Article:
With the announcement of the Trends in Math and Science Study results this week, there are all kinds of statements being made about who made out well and what it means. They range from the wildly overstated claims of the Foundation for Excellence in Education that Florida’s mediocre performance on the TIMSS signified that the Sunshine State is a “national example,” “world leader,”and “busting all the myths” to accurate praise for Massachusetts for showing continued progress into the upper tier of countries in the world in math and science.
Here are the four takeaways from the tests
The TIMSS test matters. Massachusetts should be extremely pleased to have done well on the TIMSS test, for it is in many ways a tougher test than the PISA tests. Dougal Hutchison and Ian Schagen analyzed the TIMSS and PISA tests for the National Foundation for Educational Research citing the work of Graham Ruddock, who looked closely at the tests in a British context, noting:
It is the quantity of reading that marks PISA out, not the complexity of the language, which is similarly unfamiliar in both the international studies. The high reading demand of questions in PISA is often accompanied by a relatively lower demand in the mathematics or science required. This reflects the lower level of mathematics or science that students can apply in new contexts as opposed to very familiar ones. (Ruddock et al., 2006, p.123).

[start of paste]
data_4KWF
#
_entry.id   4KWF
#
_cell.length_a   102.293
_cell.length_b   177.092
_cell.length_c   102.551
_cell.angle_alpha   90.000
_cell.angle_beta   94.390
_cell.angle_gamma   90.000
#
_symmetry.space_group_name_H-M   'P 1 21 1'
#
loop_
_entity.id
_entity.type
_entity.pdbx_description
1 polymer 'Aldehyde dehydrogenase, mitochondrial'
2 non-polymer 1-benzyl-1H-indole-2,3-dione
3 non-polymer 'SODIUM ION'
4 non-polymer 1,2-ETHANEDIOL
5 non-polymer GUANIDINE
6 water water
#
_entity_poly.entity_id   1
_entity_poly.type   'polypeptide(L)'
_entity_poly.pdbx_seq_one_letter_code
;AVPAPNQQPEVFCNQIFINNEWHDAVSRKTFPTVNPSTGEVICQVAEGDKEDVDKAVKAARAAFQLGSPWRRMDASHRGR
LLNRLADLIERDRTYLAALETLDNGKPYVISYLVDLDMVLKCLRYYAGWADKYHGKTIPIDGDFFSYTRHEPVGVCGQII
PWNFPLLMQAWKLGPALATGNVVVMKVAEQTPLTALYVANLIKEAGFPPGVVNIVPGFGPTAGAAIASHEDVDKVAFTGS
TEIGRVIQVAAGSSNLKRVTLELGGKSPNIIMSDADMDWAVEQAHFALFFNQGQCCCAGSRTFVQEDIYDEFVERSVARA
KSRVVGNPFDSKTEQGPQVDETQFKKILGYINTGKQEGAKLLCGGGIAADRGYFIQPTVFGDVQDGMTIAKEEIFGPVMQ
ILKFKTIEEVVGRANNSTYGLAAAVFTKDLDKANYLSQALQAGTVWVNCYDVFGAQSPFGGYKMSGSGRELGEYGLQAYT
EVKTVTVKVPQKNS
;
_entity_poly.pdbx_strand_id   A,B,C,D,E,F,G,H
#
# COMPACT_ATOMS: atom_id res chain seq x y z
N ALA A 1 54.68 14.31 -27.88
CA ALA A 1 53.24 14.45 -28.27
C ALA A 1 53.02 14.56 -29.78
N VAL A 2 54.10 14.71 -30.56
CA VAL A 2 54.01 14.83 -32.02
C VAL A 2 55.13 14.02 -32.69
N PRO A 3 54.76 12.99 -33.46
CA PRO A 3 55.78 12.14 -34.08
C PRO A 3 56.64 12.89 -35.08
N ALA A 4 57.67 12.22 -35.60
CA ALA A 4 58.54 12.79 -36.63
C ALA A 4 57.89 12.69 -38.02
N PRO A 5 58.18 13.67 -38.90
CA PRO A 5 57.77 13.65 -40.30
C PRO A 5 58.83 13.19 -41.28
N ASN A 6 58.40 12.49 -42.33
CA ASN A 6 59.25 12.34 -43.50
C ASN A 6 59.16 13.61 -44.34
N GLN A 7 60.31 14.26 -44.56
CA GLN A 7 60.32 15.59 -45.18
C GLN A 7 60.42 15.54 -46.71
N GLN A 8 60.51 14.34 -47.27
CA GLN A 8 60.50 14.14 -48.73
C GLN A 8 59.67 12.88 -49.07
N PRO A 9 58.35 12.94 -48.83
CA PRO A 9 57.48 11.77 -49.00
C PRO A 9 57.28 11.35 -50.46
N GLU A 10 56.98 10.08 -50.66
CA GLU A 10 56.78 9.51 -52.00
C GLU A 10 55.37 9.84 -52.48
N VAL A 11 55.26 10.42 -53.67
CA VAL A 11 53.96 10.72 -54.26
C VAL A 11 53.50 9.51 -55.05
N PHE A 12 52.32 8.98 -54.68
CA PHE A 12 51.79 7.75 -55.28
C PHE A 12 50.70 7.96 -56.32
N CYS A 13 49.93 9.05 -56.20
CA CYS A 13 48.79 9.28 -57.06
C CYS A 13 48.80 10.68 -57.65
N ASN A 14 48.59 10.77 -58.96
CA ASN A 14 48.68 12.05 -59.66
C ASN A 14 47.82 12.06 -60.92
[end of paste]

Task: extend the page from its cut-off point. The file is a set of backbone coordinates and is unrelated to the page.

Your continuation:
The TIMSS is a more objective test based on multiple choice answers, with far more numeracy and algebra on the test items (PISA has more data manipulation), and more focus on knowledge acquired.
The United States is still doing poorly, but Massachusetts stands out among an increasing number of states that are participating as countries. On 4th-grade math, the US is fully 60 points behind Singapore, 40-plus behind Japan and 20 behind Great Britain. The States’ 11th place showing is no reason for celebration. As the NCES press release notes, 4th graders are improving over time with the average US score going up 23 points since 1995 (12 points in just the last four years). The US did moderately well on the percentage of 4th graders scoring advanced, coming in around 8th of the 57 countries sand other systems tested.
On 4th-grade science, the happy news is that US 4th-graders are performing at a higher level (now 7th of the 57 systems against which it was compared); the bad news… there is virtually no change in the US 4th-grade score since 1995! The US is over 40 points behind Korea and Singapore.
Worried? Let’s focus on 8th-grade performance, which tells more about sustained ability to move students forward (and also for reasons of keeping our dear reader’s interest). By the 8th grade US students fall to just slightly above average (509 versus the TIMSS average score of 500). Worse, there is virtually no change in 8th-grade US student performance on this test since 2007.
Average math scores, 8th grade (57 countries and education systems)
Korea, Republic of 613
Chinese Taipei 609
Hong Kong 586
US average 509
TIMSS scale ave. 500